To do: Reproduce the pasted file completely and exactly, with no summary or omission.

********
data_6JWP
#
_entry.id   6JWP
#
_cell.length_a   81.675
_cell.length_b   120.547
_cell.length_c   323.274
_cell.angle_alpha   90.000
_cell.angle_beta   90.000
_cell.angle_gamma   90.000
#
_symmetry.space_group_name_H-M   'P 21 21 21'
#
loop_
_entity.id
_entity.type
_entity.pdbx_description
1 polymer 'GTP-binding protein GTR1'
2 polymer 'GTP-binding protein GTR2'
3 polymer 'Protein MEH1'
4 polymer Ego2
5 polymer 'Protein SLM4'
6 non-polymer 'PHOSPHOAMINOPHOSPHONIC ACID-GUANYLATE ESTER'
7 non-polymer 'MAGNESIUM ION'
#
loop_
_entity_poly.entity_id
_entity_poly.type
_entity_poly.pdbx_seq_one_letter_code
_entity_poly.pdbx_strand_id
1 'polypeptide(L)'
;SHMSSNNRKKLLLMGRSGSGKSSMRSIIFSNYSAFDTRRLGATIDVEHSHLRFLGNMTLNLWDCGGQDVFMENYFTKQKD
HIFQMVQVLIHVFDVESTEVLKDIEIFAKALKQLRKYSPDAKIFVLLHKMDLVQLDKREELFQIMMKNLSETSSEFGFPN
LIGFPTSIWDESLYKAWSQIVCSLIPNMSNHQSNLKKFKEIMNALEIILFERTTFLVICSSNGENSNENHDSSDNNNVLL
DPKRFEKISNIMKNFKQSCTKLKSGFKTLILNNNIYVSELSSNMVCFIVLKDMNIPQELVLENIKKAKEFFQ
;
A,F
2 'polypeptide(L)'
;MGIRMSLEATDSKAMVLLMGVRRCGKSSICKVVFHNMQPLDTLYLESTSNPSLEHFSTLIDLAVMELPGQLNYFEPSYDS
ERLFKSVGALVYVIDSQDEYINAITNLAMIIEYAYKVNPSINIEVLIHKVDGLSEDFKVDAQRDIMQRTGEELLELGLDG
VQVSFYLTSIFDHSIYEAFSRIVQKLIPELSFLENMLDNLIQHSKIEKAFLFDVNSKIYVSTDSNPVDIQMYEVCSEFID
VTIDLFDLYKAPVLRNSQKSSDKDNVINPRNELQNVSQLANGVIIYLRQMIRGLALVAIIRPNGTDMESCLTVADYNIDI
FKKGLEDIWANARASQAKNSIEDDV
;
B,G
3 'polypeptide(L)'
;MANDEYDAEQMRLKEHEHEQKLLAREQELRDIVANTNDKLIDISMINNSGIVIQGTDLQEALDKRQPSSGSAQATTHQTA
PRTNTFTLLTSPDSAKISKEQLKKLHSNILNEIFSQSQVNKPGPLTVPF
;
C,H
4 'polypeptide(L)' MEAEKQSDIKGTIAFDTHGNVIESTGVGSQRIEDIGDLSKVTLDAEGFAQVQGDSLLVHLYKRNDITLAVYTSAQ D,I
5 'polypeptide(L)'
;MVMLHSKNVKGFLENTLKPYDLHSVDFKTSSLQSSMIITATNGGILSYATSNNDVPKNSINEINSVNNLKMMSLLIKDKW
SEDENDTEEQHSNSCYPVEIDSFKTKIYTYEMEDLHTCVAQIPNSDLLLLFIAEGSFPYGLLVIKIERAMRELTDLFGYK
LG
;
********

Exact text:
data_6JWP
#
_entry.id   6JWP
#
_cell.length_a   81.675
_cell.length_b   120.547
_cell.length_c   323.274
_cell.angle_alpha   90.000
_cell.angle_beta   90.000
_cell.angle_gamma   90.000
#
_symmetry.space_group_name_H-M   'P 21 21 21'
#
loop_
_entity.id
_entity.type
_entity.pdbx_description
1 polymer 'GTP-binding protein GTR1'
2 polymer 'GTP-binding protein GTR2'
3 polymer 'Protein MEH1'
4 polymer Ego2
5 polymer 'Protein SLM4'
6 non-polymer 'PHOSPHOAMINOPHOSPHONIC ACID-GUANYLATE ESTER'
7 non-polymer 'MAGNESIUM ION'
#
loop_
_entity_poly.entity_id
_entity_poly.type
_entity_poly.pdbx_seq_one_letter_code
_entity_poly.pdbx_strand_id
1 'polypeptide(L)'
;SHMSSNNRKKLLLMGRSGSGKSSMRSIIFSNYSAFDTRRLGATIDVEHSHLRFLGNMTLNLWDCGGQDVFMENYFTKQKD
HIFQMVQVLIHVFDVESTEVLKDIEIFAKALKQLRKYSPDAKIFVLLHKMDLVQLDKREELFQIMMKNLSETSSEFGFPN
LIGFPTSIWDESLYKAWSQIVCSLIPNMSNHQSNLKKFKEIMNALEIILFERTTFLVICSSNGENSNENHDSSDNNNVLL
DPKRFEKISNIMKNFKQSCTKLKSGFKTLILNNNIYVSELSSNMVCFIVLKDMNIPQELVLENIKKAKEFFQ
;
A,F
2 'polypeptide(L)'
;MGIRMSLEATDSKAMVLLMGVRRCGKSSICKVVFHNMQPLDTLYLESTSNPSLEHFSTLIDLAVMELPGQLNYFEPSYDS
ERLFKSVGALVYVIDSQDEYINAITNLAMIIEYAYKVNPSINIEVLIHKVDGLSEDFKVDAQRDIMQRTGEELLELGLDG
VQVSFYLTSIFDHSIYEAFSRIVQKLIPELSFLENMLDNLIQHSKIEKAFLFDVNSKIYVSTDSNPVDIQMYEVCSEFID
VTIDLFDLYKAPVLRNSQKSSDKDNVINPRNELQNVSQLANGVIIYLRQMIRGLALVAIIRPNGTDMESCLTVADYNIDI
FKKGLEDIWANARASQAKNSIEDDV
;
B,G
3 'polypeptide(L)'
;MANDEYDAEQMRLKEHEHEQKLLAREQELRDIVANTNDKLIDISMINNSGIVIQGTDLQEALDKRQPSSGSAQATTHQTA
PRTNTFTLLTSPDSAKISKEQLKKLHSNILNEIFSQSQVNKPGPLTVPF
;
C,H
4 'polypeptide(L)' MEAEKQSDIKGTIAFDTHGNVIESTGVGSQRIEDIGDLSKVTLDAEGFAQVQGDSLLVHLYKRNDITLAVYTSAQ D,I
5 'polypeptide(L)'
;MVMLHSKNVKGFLENTLKPYDLHSVDFKTSSLQSSMIITATNGGILSYATSNNDVPKNSINEINSVNNLKMMSLLIKDKW
SEDENDTEEQHSNSCYPVEIDSFKTKIYTYEMEDLHTCVAQIPNSDLLLLFIAEGSFPYGLLVIKIERAMRELTDLFGYK
LG
;